Scoliosis Facts


Scoliosis Facts

Scoliosis is when the spine becomes abnormally rotated and curved sideways. A healthy spine, when viewed from the back, should look like a straight line. A spine with this condition has a lateral curve when viewed from the back. Many people think scoliosis can be caused by carrying heavy book bags or sleeping on your side. However, this is not the case. About 3% of the population of the US is estimated to have scoliosis. It is the most common spinal deformity and for the vast majority of cases, scoliosis has not an identifiable cause. While scoliosis is not known to have a cause, it does tend to run in families.

Types of Scoliosis

This condition is usually categorized by the age at which the deformity developed. Infantile idiopathic scoliosis develops from birth to 3 years old, juvenile idiopathic scoliosis: develops from 4 to 9 years old, and adolescent idiopathic scoliosis: develops from 10 to 18 years old. Adolescent scoliosis compromises about 80% of all cases because that is the time when rapid growth occurs. It is because of this that their spines should be monitored closely as they develop.

Early Diagnosis

Diagnosis in the early stages allows for the most options for treatment. Any sideways spinal curve of at least 10 degrees is considered scoliosis. That being said, the small curve size will generally not show signs or symptoms in the person. As the curve progresses to 20 degrees and beyond, there is in an increased chance of abnormalities being noticed. For children, whose bones are not fully hardened, nonsurgical treatments, like bracing, may be used to prevent the progression of the curvature.

Types of Curves

Scoliosis usually looks like a backward C and involves the spine bending sideways to the right, it is called dextroscoliosis. When the spine bends to the left, in a regular C shape, it is called levoscoliosis. Aside from the sideways bend, the spine can also curve in different ways.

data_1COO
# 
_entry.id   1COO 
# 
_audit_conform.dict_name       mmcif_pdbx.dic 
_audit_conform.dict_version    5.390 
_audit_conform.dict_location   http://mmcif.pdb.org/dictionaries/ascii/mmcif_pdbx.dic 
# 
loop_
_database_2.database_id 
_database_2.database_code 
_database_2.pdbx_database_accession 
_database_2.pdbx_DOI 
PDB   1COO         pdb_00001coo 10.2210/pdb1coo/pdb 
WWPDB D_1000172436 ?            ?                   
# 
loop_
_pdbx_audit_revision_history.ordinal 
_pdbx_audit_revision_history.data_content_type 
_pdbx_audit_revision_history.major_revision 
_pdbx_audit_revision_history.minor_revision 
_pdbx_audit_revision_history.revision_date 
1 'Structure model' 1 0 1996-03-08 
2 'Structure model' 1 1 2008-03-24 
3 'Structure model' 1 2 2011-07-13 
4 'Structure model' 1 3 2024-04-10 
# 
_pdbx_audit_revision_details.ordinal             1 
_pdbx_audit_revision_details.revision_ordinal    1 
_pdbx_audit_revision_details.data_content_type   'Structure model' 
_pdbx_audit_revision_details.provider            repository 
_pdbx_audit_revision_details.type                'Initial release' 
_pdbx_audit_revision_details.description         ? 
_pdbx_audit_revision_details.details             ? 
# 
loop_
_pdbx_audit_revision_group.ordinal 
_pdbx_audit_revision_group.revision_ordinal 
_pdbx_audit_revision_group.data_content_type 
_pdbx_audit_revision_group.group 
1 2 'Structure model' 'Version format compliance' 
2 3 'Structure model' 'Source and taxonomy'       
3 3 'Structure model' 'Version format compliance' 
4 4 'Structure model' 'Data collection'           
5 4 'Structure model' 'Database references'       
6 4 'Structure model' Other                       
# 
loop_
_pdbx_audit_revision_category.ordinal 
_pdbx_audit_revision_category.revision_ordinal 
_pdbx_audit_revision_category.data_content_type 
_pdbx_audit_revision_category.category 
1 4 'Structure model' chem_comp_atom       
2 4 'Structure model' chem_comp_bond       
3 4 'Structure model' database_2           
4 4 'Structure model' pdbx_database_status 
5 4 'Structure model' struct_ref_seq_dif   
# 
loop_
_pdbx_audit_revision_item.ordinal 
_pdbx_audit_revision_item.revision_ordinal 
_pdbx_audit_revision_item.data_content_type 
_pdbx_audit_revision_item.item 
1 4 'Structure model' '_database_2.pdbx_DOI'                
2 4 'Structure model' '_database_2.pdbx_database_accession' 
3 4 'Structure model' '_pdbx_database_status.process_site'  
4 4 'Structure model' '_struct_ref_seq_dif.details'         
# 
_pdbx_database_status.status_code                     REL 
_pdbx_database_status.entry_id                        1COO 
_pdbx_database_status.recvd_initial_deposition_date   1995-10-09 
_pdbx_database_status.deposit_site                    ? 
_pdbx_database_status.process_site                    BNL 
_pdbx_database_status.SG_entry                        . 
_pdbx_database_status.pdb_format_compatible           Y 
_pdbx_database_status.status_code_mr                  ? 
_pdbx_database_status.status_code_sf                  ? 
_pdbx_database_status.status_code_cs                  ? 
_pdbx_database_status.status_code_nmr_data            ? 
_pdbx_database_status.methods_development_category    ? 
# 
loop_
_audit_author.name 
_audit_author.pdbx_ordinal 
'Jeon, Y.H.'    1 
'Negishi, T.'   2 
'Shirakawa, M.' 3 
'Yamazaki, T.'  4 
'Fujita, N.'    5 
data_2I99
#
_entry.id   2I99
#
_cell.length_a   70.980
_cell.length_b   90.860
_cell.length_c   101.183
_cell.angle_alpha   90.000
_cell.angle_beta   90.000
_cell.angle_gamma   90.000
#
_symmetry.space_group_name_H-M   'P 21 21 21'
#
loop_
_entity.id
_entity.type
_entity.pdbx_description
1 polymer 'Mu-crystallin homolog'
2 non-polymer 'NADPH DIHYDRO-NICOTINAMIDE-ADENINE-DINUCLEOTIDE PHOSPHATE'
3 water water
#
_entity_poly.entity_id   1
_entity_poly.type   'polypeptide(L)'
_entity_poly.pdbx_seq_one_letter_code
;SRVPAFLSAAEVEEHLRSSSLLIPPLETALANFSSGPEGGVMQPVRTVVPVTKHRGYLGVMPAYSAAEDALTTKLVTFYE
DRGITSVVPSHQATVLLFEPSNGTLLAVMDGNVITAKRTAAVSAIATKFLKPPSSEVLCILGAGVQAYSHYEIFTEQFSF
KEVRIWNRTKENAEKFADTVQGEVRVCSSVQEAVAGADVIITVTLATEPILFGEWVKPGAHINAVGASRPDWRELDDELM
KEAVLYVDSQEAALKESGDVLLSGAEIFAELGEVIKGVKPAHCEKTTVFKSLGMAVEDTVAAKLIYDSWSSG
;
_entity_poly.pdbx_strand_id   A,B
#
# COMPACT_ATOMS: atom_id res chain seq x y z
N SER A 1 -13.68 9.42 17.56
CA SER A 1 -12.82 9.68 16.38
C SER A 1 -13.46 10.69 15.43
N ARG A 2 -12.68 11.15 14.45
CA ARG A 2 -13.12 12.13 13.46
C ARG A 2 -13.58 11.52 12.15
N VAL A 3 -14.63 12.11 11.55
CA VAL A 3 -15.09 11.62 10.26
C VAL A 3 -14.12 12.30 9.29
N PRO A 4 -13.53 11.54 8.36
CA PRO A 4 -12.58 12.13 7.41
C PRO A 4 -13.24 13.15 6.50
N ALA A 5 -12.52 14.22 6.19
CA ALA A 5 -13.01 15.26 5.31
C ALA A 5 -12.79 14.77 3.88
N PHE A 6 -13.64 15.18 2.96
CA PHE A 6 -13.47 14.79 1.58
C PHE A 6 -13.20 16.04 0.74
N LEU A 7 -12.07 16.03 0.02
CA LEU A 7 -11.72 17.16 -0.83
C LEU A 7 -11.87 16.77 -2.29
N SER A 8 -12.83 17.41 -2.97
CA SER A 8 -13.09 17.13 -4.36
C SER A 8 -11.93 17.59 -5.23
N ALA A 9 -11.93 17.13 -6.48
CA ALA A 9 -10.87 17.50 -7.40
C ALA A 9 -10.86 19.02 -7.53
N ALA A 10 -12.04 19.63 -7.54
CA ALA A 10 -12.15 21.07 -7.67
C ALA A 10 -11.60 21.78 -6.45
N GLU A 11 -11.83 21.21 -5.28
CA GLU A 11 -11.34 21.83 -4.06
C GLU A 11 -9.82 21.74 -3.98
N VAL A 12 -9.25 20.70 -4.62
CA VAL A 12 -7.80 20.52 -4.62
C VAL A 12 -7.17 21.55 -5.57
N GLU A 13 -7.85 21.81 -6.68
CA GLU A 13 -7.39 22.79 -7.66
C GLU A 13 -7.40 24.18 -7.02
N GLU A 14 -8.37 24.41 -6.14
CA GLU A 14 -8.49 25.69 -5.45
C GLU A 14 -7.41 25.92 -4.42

• Thoracic curve to the right: The curve bends to the right side of the upper back
    • Thoracolumbar curve to the right: This curve bends to the right side starting in the upper back and ending in the lower back
  • Right lumbar curve: This curve bends to the right side starting and ending in the lower back.
  • Double major curve. Typically this involves a right curve on top and left curve on the bottom. People with double curves may have may not show their deformity as much because the curves tend to balance each other out.


Students are given the Adam’s Forward Bend Test in school in 5th or 6th grade. This test has the student bend forward at the waist, with their arms hanging downward and knees straight. A health care professional observes this bend and looks for any abnormal appearances in the spine, hips, and shoulders. Abnormalities may include any type of hump or uneven appearance around the area of the rib cage, any side-to-side asymmetry in the spine, shoulders that appear to be different heights or one hip that sticks out more prominently than the other.